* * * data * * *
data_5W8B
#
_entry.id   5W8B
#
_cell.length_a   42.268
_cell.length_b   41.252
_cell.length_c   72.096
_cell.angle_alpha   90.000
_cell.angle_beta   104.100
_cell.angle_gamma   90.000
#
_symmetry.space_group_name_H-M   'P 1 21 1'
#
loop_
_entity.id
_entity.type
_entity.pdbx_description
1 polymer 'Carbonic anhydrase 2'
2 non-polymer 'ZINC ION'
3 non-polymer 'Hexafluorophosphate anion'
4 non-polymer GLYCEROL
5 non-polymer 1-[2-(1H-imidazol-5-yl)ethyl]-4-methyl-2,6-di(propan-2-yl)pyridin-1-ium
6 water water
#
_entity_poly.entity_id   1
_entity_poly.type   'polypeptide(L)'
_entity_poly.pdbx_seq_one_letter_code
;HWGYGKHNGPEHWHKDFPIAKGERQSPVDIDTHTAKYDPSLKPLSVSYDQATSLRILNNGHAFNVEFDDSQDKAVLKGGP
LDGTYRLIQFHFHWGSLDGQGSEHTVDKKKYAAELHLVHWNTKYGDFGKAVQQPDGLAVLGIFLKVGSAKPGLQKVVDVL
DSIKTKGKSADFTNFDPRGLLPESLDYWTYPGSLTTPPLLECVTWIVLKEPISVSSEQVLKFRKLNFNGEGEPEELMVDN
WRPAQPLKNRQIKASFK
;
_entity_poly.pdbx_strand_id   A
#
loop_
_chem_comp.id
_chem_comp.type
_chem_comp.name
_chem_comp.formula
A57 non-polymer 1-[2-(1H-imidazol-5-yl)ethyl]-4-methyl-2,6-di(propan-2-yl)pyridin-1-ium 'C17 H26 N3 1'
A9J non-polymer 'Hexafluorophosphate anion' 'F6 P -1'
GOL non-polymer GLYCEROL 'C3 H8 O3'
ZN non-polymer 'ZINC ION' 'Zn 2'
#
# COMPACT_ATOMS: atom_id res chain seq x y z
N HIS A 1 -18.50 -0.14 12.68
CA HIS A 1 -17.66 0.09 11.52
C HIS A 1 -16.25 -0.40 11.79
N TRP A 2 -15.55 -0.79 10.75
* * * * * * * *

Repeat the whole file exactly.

data_5W8B
#
_entry.id   5W8B
#
_cell.length_a   42.268
_cell.length_b   41.252
_cell.length_c   72.096
_cell.angle_alpha   90.000
_cell.angle_beta   104.100
_cell.angle_gamma   90.000
#
_symmetry.space_group_name_H-M   'P 1 21 1'
#
loop_
_entity.id
_entity.type
_entity.pdbx_description
1 polymer 'Carbonic anhydrase 2'
2 non-polymer 'ZINC ION'
3 non-polymer 'Hexafluorophosphate anion'
4 non-polymer GLYCEROL
5 non-polymer 1-[2-(1H-imidazol-5-yl)ethyl]-4-methyl-2,6-di(propan-2-yl)pyridin-1-ium
6 water water
#
_entity_poly.entity_id   1
_entity_poly.type   'polypeptide(L)'
_entity_poly.pdbx_seq_one_letter_code
;HWGYGKHNGPEHWHKDFPIAKGERQSPVDIDTHTAKYDPSLKPLSVSYDQATSLRILNNGHAFNVEFDDSQDKAVLKGGP
LDGTYRLIQFHFHWGSLDGQGSEHTVDKKKYAAELHLVHWNTKYGDFGKAVQQPDGLAVLGIFLKVGSAKPGLQKVVDVL
DSIKTKGKSADFTNFDPRGLLPESLDYWTYPGSLTTPPLLECVTWIVLKEPISVSSEQVLKFRKLNFNGEGEPEELMVDN
WRPAQPLKNRQIKASFK
;
_entity_poly.pdbx_strand_id   A
#
loop_
_chem_comp.id
_chem_comp.type
_chem_comp.name
_chem_comp.formula
A57 non-polymer 1-[2-(1H-imidazol-5-yl)ethyl]-4-methyl-2,6-di(propan-2-yl)pyridin-1-ium 'C17 H26 N3 1'
A9J non-polymer 'Hexafluorophosphate anion' 'F6 P -1'
GOL non-polymer GLYCEROL 'C3 H8 O3'
ZN non-polymer 'ZINC ION' 'Zn 2'
#
# COMPACT_ATOMS: atom_id res chain seq x y z
N HIS A 1 -18.50 -0.14 12.68
CA HIS A 1 -17.66 0.09 11.52
C HIS A 1 -16.25 -0.40 11.79
N TRP A 2 -15.55 -0.79 10.75